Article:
Where in the Hell is Chester Illinois? 

CHAPTER 1

Even today, I still have no idea how it happened that I became a Lutheran school teacher. It never was a part of my master plan, which assumes that I actually had a master plan. All I really can remember is finding myself standing in the “Quad” , in front of the pillars which adorned the main entrance to the administration building of Concordia Teachers College in River Forest, Illinois. I remember one question kept recurring in my mind, “What in the hell am I doing here?” During my four years of high school I cannot honestly say that I thought about the idea of becoming a teacher and how much of a difference I could make in the life of a small child.

Over the next month or so I became very familiar with those pillars. Freshmen were required to live on campus in a dorm which in itself was not that bad but we were also required to wear an article of clothing called a “beanie” as a part of orientation week. Today this activity might be considered hazing and deemed illegal. I don’t remember being asked to do anything we were required to do as bad as some of the things students are expected to do on larger campuses. My first “task” was to guard those pillars holding up the front of the administration building and prevent upperclassmen from “stealing” them… RIGHT. Okay, really? Six columns, standing 30 feet tall, made out of one sort or another of stone or concrete, this can’t be ALL bad. However, and there’s always a however in life, failure to complete the task meant singing the school fight song in the cafeteria.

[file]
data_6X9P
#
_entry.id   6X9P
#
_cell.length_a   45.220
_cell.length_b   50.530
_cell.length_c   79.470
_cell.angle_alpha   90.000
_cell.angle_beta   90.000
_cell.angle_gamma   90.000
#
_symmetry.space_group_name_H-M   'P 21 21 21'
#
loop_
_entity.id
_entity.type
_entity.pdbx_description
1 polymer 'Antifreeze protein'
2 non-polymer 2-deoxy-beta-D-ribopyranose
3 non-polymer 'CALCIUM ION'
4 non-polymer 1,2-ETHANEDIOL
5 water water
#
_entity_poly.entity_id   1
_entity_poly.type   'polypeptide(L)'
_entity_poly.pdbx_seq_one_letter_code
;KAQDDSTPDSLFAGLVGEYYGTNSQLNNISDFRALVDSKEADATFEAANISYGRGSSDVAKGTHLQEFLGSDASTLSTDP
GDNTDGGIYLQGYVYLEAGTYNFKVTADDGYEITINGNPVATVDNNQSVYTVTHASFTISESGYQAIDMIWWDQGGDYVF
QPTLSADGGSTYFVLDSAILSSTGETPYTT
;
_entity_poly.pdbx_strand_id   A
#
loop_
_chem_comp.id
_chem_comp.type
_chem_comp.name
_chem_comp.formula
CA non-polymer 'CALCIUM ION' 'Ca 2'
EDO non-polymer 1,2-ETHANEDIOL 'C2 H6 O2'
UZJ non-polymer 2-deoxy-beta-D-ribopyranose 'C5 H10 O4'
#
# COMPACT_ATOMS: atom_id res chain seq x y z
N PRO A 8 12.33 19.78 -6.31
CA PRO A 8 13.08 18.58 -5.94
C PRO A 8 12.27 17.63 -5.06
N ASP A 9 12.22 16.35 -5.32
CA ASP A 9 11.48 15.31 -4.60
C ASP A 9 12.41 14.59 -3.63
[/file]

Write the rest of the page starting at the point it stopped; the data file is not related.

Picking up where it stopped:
My shift was from midnight until 4 a.m. Okay, I WAS READY no one but no one was going to get those 20-ton pillars past me! My four-hour shift came and went we no incident, or so I thought. I had done my job. The sacred pillars were secure for another day. The seniors charged with the safekeeping of the pillars showed up shortly after my shift and explained to me that I had failed my task. Okay, let’s see, I don’t recall seeing the pillars being smuggled by me – something, incidentally I believe I would have noticed, even at four in the morning. So I turned to make sure that I hadn’t overlooked something. Yep! There they were! But now, in the early morning light I could see it. A sign, hanging over the fa├žade of the building emblazoned with the words “THESE PILLARS HAVE BEEN STOLEN”. You are kidding me? “Nope” , I was told. They were gone. Stolen right out from under my nose. Next stop… cafeteria “On Concordia, On Concordia… .”